Blackfield, the return

Blackfield release their fifth album, the imaginatively titled Blackfield V and the follow up to er... Blackfield IV. This is the project collaboration between one time Porcupine Tree main man Steven Wilson and Israeli pop superstar Aviv Geffen.

This is a return to full collaboration after Wilson took a back seat on the previous album. Whilst Geffen has written most of the songs on V, the return of Wilson's influence is evident. After a brief orchestral intro the album launches into the excellent Family man. This, coupled with the following track How Was Your Ride? capture everything that is great about Blackfield; great melodies, sweeping string arrangements and delicious chord changes all combine to make this an extremely impressive opening.

As you may expect with any Steven Wilson offering, the production is excellent. The guitar never dominates and that's a key to the Blackfield sound, everything combines to create fairly unique sound. Geffen takes lead vocals on We'll Never Be Apart and the marked difference between this and many of the songs on IV is that his vocals really push through, where previously they have been a little weak at times.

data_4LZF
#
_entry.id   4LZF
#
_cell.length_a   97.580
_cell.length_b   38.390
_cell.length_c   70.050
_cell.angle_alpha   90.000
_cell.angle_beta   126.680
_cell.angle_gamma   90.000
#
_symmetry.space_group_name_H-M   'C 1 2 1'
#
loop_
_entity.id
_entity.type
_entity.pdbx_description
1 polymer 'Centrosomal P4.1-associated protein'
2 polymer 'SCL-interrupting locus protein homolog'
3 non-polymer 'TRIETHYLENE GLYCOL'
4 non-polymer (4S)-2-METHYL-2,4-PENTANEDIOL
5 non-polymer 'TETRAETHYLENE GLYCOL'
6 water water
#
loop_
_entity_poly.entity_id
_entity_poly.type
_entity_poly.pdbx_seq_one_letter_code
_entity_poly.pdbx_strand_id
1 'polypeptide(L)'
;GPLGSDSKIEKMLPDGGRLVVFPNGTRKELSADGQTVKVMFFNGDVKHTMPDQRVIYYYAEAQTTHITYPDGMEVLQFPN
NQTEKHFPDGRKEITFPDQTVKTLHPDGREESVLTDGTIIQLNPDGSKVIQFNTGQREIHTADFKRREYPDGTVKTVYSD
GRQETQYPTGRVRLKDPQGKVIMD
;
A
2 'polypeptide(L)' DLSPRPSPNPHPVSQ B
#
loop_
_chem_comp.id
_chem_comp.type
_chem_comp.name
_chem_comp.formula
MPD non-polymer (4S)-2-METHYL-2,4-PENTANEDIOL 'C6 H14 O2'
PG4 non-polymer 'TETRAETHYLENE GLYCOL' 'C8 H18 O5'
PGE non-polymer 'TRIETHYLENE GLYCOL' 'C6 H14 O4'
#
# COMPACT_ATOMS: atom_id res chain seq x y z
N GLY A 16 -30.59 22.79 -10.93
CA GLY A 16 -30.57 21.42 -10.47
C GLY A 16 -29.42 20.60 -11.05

The album still retains that underlying melancholy that has been evident throughout their career to date, particularly on tracks like October and Salt Water but V features some gloriously uplifting moments that add welcome variety and make this a pretty complete album that it's hard to fault. There are more upbeat songs than we've been used to and with only two of the thirteen tracks going over four minutes, it's accessible and it all adds to the overall effect. Being loosely based around the concept of the ocean provides an additional focus and drive that combine to make this probably the best Blackfield album to date.

If you were to make a 'best of' Blackfield album, it's fair to say that there are at least three or four tracks from V that would make the cut, that's how good it is. The only track that seems slightly out of place is Lonely Soul, which sounds like it was lifted from a Moby album with its chilled vibe and female vocal. The album closes with one of only two Wilson penned songs on the album From 44 to 48 and predictably it's another strong song reminiscent of his solo work.

The mark of any good album is that you want to play it again as soon as it's finished and that's exactly what you want to do with V.